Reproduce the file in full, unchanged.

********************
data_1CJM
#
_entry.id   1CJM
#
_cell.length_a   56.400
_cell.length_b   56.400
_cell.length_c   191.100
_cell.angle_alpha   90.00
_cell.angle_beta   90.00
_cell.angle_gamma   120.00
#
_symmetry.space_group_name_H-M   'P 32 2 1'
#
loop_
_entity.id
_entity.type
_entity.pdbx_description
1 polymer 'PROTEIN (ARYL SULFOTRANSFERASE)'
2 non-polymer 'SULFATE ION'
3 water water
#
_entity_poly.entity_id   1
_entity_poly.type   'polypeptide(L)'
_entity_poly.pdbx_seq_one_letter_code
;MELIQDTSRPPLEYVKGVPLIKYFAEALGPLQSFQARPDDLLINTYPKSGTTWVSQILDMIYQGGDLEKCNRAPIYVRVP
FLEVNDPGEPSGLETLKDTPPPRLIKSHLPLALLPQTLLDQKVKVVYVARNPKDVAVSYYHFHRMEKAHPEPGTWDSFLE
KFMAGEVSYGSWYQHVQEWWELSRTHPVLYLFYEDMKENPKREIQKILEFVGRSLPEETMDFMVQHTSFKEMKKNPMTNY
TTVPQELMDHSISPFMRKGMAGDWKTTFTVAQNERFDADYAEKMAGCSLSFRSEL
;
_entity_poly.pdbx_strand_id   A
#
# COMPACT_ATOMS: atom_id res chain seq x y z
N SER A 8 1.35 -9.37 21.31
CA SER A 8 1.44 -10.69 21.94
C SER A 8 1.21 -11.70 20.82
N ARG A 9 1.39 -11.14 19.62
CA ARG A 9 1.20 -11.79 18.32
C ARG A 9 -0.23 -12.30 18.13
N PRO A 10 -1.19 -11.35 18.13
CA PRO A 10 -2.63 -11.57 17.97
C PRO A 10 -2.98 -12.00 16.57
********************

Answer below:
data_1CJM
#
_entry.id   1CJM
#
_cell.length_a   56.400
_cell.length_b   56.400
_cell.length_c   191.100
_cell.angle_alpha   90.00
_cell.angle_beta   90.00
_cell.angle_gamma   120.00
#
_symmetry.space_group_name_H-M   'P 32 2 1'
#
loop_
_entity.id
_entity.type
_entity.pdbx_description
1 polymer 'PROTEIN (ARYL SULFOTRANSFERASE)'
2 non-polymer 'SULFATE ION'
3 water water
#
_entity_poly.entity_id   1
_entity_poly.type   'polypeptide(L)'
_entity_poly.pdbx_seq_one_letter_code
;MELIQDTSRPPLEYVKGVPLIKYFAEALGPLQSFQARPDDLLINTYPKSGTTWVSQILDMIYQGGDLEKCNRAPIYVRVP
FLEVNDPGEPSGLETLKDTPPPRLIKSHLPLALLPQTLLDQKVKVVYVARNPKDVAVSYYHFHRMEKAHPEPGTWDSFLE
KFMAGEVSYGSWYQHVQEWWELSRTHPVLYLFYEDMKENPKREIQKILEFVGRSLPEETMDFMVQHTSFKEMKKNPMTNY
TTVPQELMDHSISPFMRKGMAGDWKTTFTVAQNERFDADYAEKMAGCSLSFRSEL
;
_entity_poly.pdbx_strand_id   A
#
# COMPACT_ATOMS: atom_id res chain seq x y z
N SER A 8 1.35 -9.37 21.31
CA SER A 8 1.44 -10.69 21.94
C SER A 8 1.21 -11.70 20.82
N ARG A 9 1.39 -11.14 19.62
CA ARG A 9 1.20 -11.79 18.32
C ARG A 9 -0.23 -12.30 18.13
N PRO A 10 -1.19 -11.35 18.13
CA PRO A 10 -2.63 -11.57 17.97
C PRO A 10 -2.98 -12.00 16.57